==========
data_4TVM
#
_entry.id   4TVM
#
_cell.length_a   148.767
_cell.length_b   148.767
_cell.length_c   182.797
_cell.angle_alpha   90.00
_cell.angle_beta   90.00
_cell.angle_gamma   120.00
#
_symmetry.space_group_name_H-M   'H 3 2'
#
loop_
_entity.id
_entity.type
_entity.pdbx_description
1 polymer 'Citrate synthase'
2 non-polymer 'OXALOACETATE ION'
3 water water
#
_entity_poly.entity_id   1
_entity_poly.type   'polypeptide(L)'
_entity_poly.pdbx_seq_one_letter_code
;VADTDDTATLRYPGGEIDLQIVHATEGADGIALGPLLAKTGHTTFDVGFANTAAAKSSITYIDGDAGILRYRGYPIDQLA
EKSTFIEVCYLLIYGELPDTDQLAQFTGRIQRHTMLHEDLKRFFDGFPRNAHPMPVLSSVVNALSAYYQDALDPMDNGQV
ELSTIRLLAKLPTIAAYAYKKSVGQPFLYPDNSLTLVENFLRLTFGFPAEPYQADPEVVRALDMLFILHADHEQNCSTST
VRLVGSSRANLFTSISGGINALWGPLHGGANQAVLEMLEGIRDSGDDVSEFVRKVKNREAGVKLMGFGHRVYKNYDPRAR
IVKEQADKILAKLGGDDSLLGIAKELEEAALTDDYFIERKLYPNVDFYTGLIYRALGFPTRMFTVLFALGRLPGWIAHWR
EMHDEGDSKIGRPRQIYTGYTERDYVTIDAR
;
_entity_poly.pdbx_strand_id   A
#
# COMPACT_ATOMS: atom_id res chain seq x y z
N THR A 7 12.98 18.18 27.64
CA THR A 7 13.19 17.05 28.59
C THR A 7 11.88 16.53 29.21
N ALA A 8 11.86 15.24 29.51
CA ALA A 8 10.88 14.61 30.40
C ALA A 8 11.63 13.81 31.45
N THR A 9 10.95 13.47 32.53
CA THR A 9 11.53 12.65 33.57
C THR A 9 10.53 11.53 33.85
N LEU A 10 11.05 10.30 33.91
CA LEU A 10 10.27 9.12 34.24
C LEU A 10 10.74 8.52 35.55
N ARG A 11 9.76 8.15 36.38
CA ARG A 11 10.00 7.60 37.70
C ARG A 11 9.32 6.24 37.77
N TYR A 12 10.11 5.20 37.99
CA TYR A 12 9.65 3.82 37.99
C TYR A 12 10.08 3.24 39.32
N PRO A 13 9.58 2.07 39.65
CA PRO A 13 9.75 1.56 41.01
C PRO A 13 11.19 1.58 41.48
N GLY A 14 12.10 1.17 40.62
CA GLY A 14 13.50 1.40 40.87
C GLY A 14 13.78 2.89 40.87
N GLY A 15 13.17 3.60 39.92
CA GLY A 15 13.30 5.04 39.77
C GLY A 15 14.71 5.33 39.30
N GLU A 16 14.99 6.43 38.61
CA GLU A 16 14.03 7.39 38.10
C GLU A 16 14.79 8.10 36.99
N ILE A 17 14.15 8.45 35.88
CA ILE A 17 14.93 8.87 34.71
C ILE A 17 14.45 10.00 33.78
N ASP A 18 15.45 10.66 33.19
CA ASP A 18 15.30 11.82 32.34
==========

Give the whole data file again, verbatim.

data_4TVM
#
_entry.id   4TVM
#
_cell.length_a   148.767
_cell.length_b   148.767
_cell.length_c   182.797
_cell.angle_alpha   90.00
_cell.angle_beta   90.00
_cell.angle_gamma   120.00
#
_symmetry.space_group_name_H-M   'H 3 2'
#
loop_
_entity.id
_entity.type
_entity.pdbx_description
1 polymer 'Citrate synthase'
2 non-polymer 'OXALOACETATE ION'
3 water water
#
_entity_poly.entity_id   1
_entity_poly.type   'polypeptide(L)'
_entity_poly.pdbx_seq_one_letter_code
;VADTDDTATLRYPGGEIDLQIVHATEGADGIALGPLLAKTGHTTFDVGFANTAAAKSSITYIDGDAGILRYRGYPIDQLA
EKSTFIEVCYLLIYGELPDTDQLAQFTGRIQRHTMLHEDLKRFFDGFPRNAHPMPVLSSVVNALSAYYQDALDPMDNGQV
ELSTIRLLAKLPTIAAYAYKKSVGQPFLYPDNSLTLVENFLRLTFGFPAEPYQADPEVVRALDMLFILHADHEQNCSTST
VRLVGSSRANLFTSISGGINALWGPLHGGANQAVLEMLEGIRDSGDDVSEFVRKVKNREAGVKLMGFGHRVYKNYDPRAR
IVKEQADKILAKLGGDDSLLGIAKELEEAALTDDYFIERKLYPNVDFYTGLIYRALGFPTRMFTVLFALGRLPGWIAHWR
EMHDEGDSKIGRPRQIYTGYTERDYVTIDAR
;
_entity_poly.pdbx_strand_id   A
#
# COMPACT_ATOMS: atom_id res chain seq x y z
N THR A 7 12.98 18.18 27.64
CA THR A 7 13.19 17.05 28.59
C THR A 7 11.88 16.53 29.21
N ALA A 8 11.86 15.24 29.51
CA ALA A 8 10.88 14.61 30.40
C ALA A 8 11.63 13.81 31.45
N THR A 9 10.95 13.47 32.53
CA THR A 9 11.53 12.65 33.57
C THR A 9 10.53 11.53 33.85
N LEU A 10 11.05 10.30 33.91
CA LEU A 10 10.27 9.12 34.24
C LEU A 10 10.74 8.52 35.55
N ARG A 11 9.76 8.15 36.38
CA ARG A 11 10.00 7.60 37.70
C ARG A 11 9.32 6.24 37.77
N TYR A 12 10.11 5.20 37.99
CA TYR A 12 9.65 3.82 37.99
C TYR A 12 10.08 3.24 39.32
N PRO A 13 9.58 2.07 39.65
CA PRO A 13 9.75 1.56 41.01
C PRO A 13 11.19 1.58 41.48
N GLY A 14 12.10 1.17 40.62
CA GLY A 14 13.50 1.40 40.87
C GLY A 14 13.78 2.89 40.87
N GLY A 15 13.17 3.60 39.92
CA GLY A 15 13.30 5.04 39.77
C GLY A 15 14.71 5.33 39.30
N GLU A 16 14.99 6.43 38.61
CA GLU A 16 14.03 7.39 38.10
C GLU A 16 14.79 8.10 36.99
N ILE A 17 14.15 8.45 35.88
CA ILE A 17 14.93 8.87 34.71
C ILE A 17 14.45 10.00 33.78
N ASP A 18 15.45 10.66 33.19
CA ASP A 18 15.30 11.82 32.34